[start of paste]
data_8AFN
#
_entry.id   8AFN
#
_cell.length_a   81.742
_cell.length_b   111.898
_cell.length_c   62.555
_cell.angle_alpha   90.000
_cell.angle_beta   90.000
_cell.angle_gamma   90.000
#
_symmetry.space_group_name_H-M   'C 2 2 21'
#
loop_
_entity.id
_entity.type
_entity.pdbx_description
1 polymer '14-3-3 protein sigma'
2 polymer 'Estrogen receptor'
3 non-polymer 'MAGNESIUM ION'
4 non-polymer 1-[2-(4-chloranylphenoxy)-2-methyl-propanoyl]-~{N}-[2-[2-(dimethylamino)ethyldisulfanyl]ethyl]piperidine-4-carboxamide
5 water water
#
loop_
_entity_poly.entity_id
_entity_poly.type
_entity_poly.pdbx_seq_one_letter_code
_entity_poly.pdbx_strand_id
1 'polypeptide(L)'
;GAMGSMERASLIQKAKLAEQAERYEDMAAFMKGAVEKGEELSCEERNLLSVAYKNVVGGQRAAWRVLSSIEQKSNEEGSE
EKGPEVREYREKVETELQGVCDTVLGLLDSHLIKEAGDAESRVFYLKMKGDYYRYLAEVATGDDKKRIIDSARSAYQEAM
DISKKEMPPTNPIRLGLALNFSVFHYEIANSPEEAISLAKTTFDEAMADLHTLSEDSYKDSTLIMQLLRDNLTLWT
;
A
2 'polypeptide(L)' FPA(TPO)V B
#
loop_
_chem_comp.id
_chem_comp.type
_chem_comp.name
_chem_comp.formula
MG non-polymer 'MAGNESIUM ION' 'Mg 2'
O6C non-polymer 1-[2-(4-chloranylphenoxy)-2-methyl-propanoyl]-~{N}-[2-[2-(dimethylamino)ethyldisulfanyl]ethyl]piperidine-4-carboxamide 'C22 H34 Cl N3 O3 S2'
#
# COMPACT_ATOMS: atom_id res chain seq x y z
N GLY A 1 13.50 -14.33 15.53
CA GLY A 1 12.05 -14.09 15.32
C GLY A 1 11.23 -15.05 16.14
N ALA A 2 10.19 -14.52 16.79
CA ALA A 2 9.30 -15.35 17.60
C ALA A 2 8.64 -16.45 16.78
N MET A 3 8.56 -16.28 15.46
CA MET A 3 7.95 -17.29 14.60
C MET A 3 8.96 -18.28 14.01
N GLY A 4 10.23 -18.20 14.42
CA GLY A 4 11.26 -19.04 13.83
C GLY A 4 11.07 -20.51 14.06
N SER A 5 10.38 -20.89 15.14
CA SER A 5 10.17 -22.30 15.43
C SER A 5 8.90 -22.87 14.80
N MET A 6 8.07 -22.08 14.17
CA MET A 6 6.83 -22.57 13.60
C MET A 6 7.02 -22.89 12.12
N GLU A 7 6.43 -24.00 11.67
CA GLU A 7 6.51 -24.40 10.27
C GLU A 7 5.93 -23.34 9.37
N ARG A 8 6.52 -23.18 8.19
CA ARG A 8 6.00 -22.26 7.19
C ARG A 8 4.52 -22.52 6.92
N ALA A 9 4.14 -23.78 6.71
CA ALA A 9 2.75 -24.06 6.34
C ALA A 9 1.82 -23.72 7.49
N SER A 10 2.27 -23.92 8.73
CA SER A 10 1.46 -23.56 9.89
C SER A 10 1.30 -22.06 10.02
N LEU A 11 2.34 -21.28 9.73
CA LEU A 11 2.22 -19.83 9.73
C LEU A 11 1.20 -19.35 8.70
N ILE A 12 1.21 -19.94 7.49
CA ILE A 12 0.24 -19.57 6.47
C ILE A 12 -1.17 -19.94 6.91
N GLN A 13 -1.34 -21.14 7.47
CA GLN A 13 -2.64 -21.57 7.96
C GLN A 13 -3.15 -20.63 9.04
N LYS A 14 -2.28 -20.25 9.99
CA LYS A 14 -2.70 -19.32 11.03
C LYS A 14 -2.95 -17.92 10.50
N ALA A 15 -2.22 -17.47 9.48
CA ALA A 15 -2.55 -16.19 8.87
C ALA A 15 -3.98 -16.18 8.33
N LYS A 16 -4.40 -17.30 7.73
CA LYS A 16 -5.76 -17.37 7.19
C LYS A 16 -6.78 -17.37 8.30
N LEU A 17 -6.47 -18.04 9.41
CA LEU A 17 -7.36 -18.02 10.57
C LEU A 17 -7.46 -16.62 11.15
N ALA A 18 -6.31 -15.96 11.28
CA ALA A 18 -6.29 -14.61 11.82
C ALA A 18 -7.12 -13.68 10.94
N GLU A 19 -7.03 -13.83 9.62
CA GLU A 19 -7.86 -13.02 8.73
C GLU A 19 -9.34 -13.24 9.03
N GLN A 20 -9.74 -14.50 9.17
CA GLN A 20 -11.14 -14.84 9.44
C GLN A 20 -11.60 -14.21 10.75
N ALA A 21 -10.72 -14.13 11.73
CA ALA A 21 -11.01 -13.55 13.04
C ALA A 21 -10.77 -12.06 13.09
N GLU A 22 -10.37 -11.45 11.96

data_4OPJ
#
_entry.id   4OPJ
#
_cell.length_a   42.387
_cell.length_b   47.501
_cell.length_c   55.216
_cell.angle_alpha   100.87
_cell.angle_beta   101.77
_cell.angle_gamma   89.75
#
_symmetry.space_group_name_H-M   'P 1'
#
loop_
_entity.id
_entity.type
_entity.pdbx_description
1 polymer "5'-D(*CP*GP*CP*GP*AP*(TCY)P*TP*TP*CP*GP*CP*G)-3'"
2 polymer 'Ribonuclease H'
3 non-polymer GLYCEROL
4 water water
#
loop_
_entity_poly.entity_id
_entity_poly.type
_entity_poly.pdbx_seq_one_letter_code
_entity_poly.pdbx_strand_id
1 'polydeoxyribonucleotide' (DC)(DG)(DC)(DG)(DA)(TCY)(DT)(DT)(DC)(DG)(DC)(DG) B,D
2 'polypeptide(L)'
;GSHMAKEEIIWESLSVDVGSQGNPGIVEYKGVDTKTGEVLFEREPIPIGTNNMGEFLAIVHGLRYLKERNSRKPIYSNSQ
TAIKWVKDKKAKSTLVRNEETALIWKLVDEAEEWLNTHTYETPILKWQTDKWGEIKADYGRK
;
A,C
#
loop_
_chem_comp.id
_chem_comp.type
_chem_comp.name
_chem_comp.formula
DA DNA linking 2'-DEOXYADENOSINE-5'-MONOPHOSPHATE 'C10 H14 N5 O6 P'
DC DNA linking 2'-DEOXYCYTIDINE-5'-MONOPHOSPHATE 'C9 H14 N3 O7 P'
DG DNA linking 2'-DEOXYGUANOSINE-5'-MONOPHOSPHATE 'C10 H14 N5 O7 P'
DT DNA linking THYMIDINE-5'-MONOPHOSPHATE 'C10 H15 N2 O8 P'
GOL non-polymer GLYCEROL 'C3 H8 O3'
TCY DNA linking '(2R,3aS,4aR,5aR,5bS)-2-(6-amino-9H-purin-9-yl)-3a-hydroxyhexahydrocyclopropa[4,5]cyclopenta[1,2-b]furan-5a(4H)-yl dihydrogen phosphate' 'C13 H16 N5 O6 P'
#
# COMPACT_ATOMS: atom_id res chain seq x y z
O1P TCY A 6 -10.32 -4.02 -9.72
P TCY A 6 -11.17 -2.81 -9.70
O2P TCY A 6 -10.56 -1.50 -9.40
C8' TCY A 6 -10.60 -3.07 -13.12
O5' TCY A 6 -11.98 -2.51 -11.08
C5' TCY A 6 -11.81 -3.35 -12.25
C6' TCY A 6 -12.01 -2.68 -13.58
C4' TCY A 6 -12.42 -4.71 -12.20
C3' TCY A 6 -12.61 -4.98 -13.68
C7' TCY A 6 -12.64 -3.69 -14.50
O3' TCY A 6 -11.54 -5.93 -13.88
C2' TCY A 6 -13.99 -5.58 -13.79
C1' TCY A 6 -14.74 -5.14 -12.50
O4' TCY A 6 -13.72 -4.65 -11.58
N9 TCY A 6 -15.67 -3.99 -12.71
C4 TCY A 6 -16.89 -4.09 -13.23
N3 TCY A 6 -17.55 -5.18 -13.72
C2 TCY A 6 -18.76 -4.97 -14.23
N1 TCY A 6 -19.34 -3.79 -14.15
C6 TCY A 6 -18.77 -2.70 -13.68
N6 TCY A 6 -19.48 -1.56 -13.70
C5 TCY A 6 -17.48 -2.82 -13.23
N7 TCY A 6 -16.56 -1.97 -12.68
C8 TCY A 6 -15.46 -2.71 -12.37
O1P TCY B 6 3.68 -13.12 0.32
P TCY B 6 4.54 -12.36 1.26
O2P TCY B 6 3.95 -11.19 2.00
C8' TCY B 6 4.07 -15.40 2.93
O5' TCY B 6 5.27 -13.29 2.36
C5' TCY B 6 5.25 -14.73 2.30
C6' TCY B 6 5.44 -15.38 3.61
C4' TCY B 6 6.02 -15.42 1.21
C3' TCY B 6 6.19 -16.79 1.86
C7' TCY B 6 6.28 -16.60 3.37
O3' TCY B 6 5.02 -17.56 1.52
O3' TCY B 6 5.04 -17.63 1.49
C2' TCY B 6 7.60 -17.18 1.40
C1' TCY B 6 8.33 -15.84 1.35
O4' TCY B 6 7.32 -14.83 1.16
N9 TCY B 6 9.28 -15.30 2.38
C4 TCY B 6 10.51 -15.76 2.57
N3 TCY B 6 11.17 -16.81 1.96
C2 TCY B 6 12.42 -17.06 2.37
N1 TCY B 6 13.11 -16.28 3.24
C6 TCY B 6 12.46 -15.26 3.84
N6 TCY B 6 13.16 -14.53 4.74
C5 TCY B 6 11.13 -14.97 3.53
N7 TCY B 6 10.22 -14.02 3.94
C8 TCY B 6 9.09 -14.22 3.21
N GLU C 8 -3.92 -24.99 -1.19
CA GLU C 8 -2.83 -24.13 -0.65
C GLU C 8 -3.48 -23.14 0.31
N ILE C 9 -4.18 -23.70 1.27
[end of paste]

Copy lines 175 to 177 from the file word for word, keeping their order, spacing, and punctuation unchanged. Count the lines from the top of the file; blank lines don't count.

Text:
N1 TCY A 6 -19.34 -3.79 -14.15
C6 TCY A 6 -18.77 -2.70 -13.68
N6 TCY A 6 -19.48 -1.56 -13.70